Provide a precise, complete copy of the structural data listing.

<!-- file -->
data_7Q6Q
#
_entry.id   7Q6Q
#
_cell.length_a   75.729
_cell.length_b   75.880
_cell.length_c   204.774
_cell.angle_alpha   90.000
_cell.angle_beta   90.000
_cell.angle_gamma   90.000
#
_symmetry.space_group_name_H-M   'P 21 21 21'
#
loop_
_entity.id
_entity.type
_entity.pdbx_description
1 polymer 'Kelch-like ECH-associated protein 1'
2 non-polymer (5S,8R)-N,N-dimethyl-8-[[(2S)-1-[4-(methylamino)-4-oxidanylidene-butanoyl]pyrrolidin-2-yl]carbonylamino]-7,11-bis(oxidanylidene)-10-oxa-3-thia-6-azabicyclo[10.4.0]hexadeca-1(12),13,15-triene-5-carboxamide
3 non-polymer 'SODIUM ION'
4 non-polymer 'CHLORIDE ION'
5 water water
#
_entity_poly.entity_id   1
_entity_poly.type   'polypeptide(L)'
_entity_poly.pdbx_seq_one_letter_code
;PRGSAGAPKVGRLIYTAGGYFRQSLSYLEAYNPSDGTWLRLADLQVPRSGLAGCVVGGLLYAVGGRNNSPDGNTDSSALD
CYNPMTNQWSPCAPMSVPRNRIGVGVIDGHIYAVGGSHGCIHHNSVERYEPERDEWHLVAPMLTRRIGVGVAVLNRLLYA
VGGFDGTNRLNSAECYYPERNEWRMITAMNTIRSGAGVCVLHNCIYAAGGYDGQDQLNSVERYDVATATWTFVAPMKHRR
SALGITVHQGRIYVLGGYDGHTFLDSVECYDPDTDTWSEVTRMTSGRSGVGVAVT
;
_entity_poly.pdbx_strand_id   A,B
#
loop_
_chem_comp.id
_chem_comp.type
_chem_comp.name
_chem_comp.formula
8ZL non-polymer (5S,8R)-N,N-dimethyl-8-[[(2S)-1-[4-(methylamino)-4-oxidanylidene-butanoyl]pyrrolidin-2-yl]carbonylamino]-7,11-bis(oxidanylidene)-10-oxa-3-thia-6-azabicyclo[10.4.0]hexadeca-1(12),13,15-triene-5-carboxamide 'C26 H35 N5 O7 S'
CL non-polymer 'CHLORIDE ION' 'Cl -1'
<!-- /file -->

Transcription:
data_7Q6Q
#
_entry.id   7Q6Q
#
_cell.length_a   75.729
_cell.length_b   75.880
_cell.length_c   204.774
_cell.angle_alpha   90.000
_cell.angle_beta   90.000
_cell.angle_gamma   90.000
#
_symmetry.space_group_name_H-M   'P 21 21 21'
#
loop_
_entity.id
_entity.type
_entity.pdbx_description
1 polymer 'Kelch-like ECH-associated protein 1'
2 non-polymer (5S,8R)-N,N-dimethyl-8-[[(2S)-1-[4-(methylamino)-4-oxidanylidene-butanoyl]pyrrolidin-2-yl]carbonylamino]-7,11-bis(oxidanylidene)-10-oxa-3-thia-6-azabicyclo[10.4.0]hexadeca-1(12),13,15-triene-5-carboxamide
3 non-polymer 'SODIUM ION'
4 non-polymer 'CHLORIDE ION'
5 water water
#
_entity_poly.entity_id   1
_entity_poly.type   'polypeptide(L)'
_entity_poly.pdbx_seq_one_letter_code
;PRGSAGAPKVGRLIYTAGGYFRQSLSYLEAYNPSDGTWLRLADLQVPRSGLAGCVVGGLLYAVGGRNNSPDGNTDSSALD
CYNPMTNQWSPCAPMSVPRNRIGVGVIDGHIYAVGGSHGCIHHNSVERYEPERDEWHLVAPMLTRRIGVGVAVLNRLLYA
VGGFDGTNRLNSAECYYPERNEWRMITAMNTIRSGAGVCVLHNCIYAAGGYDGQDQLNSVERYDVATATWTFVAPMKHRR
SALGITVHQGRIYVLGGYDGHTFLDSVECYDPDTDTWSEVTRMTSGRSGVGVAVT
;
_entity_poly.pdbx_strand_id   A,B
#
loop_
_chem_comp.id
_chem_comp.type
_chem_comp.name
_chem_comp.formula
8ZL non-polymer (5S,8R)-N,N-dimethyl-8-[[(2S)-1-[4-(methylamino)-4-oxidanylidene-butanoyl]pyrrolidin-2-yl]carbonylamino]-7,11-bis(oxidanylidene)-10-oxa-3-thia-6-azabicyclo[10.4.0]hexadeca-1(12),13,15-triene-5-carboxamide 'C26 H35 N5 O7 S'
CL non-polymer 'CHLORIDE ION' 'Cl -1'